Compare this equation to the one presented in the original series, in which romantic relationships were very much gendered — most of them occurred to the woman of either the Enterprise, or an alien planet, and in the men it wasn’t something that occurred very often as their main priority was always to their work and not their love lives, apart from when that aspect was brought up by the appearance of women. Spock here is also the epitome of this ideal, as the logical Vulcan with no interest in that aspect, but is far more focused on his work than even the ordinary men. The fact is also shown that women represent a fantasy for men, and are used as nothing more than whatever male desire is shown in that episode, with the probable exception to that rule being Uhura and perhaps a few others. However, this was usually also the medium through which female character was revealed, whatever its motivations were, showing equally as many ambitious women as compassionate ones.

However, apart from the representation of women in original series Star Trek, is that of Kirk and Spock’s relationship. That their relationship was beyond friendship and went into romance is still a widely accepted piece of canon, and it was certainly the intention of Gene Roddenbury, which he himself admitted in 1979, around the time the Star Trek movies began. It is shown in the TV series, as well as in novelisations and comics, that this connection existed to such an extent that it was essentially the same as any other relationship represented in popular culture.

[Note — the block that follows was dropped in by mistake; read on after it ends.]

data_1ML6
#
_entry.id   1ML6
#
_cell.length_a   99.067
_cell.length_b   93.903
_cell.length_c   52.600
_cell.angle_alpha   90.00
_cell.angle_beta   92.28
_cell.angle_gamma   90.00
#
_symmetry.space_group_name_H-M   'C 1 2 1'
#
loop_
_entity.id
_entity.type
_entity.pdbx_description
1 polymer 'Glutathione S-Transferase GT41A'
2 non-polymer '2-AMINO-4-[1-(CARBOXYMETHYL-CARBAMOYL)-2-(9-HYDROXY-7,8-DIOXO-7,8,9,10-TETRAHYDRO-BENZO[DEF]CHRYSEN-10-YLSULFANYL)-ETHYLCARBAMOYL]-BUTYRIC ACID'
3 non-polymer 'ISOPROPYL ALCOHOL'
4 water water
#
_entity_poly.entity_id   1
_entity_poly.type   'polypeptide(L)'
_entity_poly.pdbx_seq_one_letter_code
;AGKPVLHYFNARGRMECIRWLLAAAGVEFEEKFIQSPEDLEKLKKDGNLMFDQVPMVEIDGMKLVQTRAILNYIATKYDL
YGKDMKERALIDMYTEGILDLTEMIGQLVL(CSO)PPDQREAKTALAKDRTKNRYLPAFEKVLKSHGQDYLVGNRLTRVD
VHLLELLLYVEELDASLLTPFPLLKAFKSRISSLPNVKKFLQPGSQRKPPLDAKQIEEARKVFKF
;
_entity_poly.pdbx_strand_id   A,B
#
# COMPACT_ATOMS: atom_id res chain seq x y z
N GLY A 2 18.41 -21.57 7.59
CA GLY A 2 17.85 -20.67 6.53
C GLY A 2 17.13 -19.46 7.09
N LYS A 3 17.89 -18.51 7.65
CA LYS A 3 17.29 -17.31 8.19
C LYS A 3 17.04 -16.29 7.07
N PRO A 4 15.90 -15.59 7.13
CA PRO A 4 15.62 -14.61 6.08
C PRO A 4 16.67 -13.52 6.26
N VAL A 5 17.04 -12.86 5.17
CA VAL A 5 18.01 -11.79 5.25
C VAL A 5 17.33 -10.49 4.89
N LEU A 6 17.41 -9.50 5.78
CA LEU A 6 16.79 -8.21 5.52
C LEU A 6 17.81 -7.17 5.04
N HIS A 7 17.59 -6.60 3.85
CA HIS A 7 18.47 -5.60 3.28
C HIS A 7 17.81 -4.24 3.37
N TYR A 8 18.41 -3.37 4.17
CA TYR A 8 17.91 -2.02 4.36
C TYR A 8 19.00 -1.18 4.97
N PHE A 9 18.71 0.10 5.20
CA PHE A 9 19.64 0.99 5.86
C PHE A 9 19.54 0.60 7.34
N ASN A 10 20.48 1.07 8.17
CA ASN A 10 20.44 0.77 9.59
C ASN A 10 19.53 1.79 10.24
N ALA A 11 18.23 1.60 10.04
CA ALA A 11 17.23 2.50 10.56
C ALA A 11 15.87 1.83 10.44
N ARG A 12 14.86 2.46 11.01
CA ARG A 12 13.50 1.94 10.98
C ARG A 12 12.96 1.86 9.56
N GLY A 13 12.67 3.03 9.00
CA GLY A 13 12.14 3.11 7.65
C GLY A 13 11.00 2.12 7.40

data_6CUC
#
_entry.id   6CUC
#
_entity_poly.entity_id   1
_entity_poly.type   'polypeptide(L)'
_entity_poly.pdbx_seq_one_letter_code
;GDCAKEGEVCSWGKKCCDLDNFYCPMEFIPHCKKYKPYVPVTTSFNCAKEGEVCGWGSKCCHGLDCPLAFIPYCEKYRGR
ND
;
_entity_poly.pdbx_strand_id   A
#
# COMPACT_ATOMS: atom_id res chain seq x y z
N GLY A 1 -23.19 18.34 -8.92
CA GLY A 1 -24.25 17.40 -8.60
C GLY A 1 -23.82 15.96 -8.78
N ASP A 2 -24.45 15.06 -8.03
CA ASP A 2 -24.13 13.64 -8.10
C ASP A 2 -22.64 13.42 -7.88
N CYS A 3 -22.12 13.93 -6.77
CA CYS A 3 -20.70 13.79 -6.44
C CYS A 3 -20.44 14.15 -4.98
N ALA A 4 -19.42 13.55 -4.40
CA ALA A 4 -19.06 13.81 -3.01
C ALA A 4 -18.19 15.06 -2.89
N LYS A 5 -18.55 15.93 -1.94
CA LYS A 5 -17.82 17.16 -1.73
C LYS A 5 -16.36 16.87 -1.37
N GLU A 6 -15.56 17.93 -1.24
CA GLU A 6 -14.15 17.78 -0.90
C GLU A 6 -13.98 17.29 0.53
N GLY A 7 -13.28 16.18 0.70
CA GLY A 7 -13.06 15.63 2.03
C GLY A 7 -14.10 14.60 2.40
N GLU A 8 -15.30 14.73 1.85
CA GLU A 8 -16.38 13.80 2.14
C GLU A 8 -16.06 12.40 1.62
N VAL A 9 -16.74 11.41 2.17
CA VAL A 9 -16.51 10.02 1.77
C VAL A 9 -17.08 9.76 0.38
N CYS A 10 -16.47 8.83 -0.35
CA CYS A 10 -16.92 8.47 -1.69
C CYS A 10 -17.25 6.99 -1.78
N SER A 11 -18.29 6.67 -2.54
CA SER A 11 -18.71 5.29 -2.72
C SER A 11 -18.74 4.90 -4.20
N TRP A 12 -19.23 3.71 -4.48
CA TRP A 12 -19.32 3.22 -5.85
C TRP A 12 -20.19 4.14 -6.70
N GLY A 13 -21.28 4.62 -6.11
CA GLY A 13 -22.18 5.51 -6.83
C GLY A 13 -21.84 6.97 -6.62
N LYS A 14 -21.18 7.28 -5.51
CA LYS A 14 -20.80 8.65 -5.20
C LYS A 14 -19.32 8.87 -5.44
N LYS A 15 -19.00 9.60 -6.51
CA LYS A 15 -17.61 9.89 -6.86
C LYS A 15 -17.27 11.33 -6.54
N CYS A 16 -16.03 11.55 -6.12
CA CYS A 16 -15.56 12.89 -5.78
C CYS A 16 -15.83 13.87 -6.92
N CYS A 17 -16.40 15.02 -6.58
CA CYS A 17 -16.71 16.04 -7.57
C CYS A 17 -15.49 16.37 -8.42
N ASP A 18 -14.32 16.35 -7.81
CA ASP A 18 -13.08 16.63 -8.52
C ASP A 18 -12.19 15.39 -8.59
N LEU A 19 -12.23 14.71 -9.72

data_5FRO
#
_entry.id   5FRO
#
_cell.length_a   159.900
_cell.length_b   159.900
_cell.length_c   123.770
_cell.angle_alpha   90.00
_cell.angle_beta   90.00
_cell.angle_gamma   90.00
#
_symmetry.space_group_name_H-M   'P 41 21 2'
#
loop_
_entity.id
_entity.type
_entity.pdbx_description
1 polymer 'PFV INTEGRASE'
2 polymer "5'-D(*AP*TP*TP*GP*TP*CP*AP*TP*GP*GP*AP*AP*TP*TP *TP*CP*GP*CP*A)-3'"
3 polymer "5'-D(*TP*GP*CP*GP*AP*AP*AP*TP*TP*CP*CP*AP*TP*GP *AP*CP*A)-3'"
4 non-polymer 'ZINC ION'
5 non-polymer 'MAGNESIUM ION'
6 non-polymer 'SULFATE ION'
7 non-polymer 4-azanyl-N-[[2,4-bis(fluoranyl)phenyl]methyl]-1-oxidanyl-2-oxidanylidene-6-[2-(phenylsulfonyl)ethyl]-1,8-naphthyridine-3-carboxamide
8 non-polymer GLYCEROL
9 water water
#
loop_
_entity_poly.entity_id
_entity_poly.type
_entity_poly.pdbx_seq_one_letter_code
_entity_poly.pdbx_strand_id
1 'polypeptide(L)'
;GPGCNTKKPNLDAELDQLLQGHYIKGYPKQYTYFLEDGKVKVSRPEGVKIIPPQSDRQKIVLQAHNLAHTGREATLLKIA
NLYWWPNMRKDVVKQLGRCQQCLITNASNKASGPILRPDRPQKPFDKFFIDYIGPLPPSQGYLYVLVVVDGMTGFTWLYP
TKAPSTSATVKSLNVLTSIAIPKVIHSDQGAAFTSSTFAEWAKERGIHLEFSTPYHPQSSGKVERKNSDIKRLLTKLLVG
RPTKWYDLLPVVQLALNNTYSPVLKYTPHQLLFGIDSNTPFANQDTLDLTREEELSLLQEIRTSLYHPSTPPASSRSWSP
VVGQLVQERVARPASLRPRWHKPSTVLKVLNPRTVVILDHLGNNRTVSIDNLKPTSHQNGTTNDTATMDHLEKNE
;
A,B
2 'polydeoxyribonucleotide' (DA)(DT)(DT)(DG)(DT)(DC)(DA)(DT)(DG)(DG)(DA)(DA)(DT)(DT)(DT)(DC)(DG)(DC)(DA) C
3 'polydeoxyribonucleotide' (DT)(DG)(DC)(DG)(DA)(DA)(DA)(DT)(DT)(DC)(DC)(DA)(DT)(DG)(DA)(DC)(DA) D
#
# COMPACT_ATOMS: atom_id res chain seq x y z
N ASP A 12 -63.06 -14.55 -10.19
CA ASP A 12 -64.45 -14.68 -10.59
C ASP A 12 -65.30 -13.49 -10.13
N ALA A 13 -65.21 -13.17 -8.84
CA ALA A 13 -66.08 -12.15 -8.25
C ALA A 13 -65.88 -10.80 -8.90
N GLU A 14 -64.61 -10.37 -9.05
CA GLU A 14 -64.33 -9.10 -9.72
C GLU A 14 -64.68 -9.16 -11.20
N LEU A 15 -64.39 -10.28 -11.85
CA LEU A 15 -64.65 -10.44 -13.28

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Be that as it may, the original series was always cleverly constructed as a sci-fi series first, that just happened to contain snippets of this relationship all throughout its canon. It weaved relationships like it weaved character, as an essential but not primary part of the narrative. This is something Doctor Who did as well. It presented action as the primary, as the character that compelled that action was revealed through it. In the Star Trek reboot, as mentioned before, they described the film as a ‘romantic comedy’ in space, but there was of course action in it as well. I think the difference between now and then is that the priority has switched; the ideal now seems to be that sci-fi without something for the audience to connect to is meaningless, and this is translated into the idea that sci-fi, as well as any other genre, is meaningless without relationships. This can only mean that through the decades, relationships have gained more power in the collective consciousness; that while women are still seen as sexual and romantic objects to an extent, the meaning of relationships has become primary in our culture for all of us.